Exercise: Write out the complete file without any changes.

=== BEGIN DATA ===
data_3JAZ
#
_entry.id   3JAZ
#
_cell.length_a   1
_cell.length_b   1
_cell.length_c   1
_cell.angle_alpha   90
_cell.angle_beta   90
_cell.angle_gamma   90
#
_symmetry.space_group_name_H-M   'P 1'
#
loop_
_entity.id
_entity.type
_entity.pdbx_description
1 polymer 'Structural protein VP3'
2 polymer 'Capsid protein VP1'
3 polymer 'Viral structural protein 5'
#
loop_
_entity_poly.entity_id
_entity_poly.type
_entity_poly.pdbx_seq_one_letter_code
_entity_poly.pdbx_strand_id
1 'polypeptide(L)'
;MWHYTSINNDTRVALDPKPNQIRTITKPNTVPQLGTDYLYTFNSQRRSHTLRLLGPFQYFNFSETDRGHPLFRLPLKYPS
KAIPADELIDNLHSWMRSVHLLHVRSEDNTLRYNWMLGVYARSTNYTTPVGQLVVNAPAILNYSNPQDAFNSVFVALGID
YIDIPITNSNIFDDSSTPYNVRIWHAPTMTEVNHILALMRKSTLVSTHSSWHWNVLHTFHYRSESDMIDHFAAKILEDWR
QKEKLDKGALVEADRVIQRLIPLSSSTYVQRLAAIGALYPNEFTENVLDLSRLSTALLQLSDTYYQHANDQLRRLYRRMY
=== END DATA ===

data_3JAZ
#
_entry.id   3JAZ
#
_cell.length_a   1
_cell.length_b   1
_cell.length_c   1
_cell.angle_alpha   90
_cell.angle_beta   90
_cell.angle_gamma   90
#
_symmetry.space_group_name_H-M   'P 1'
#
loop_
_entity.id
_entity.type
_entity.pdbx_description
1 polymer 'Structural protein VP3'
2 polymer 'Capsid protein VP1'
3 polymer 'Viral structural protein 5'
#
loop_
_entity_poly.entity_id
_entity_poly.type
_entity_poly.pdbx_seq_one_letter_code
_entity_poly.pdbx_strand_id
1 'polypeptide(L)'
;MWHYTSINNDTRVALDPKPNQIRTITKPNTVPQLGTDYLYTFNSQRRSHTLRLLGPFQYFNFSETDRGHPLFRLPLKYPS
KAIPADELIDNLHSWMRSVHLLHVRSEDNTLRYNWMLGVYARSTNYTTPVGQLVVNAPAILNYSNPQDAFNSVFVALGID
YIDIPITNSNIFDDSSTPYNVRIWHAPTMTEVNHILALMRKSTLVSTHSSWHWNVLHTFHYRSESDMIDHFAAKILEDWR
QKEKLDKGALVEADRVIQRLIPLSSSTYVQRLAAIGALYPNEFTENVLDLSRLSTALLQLSDTYYQHANDQLRRLYRRMY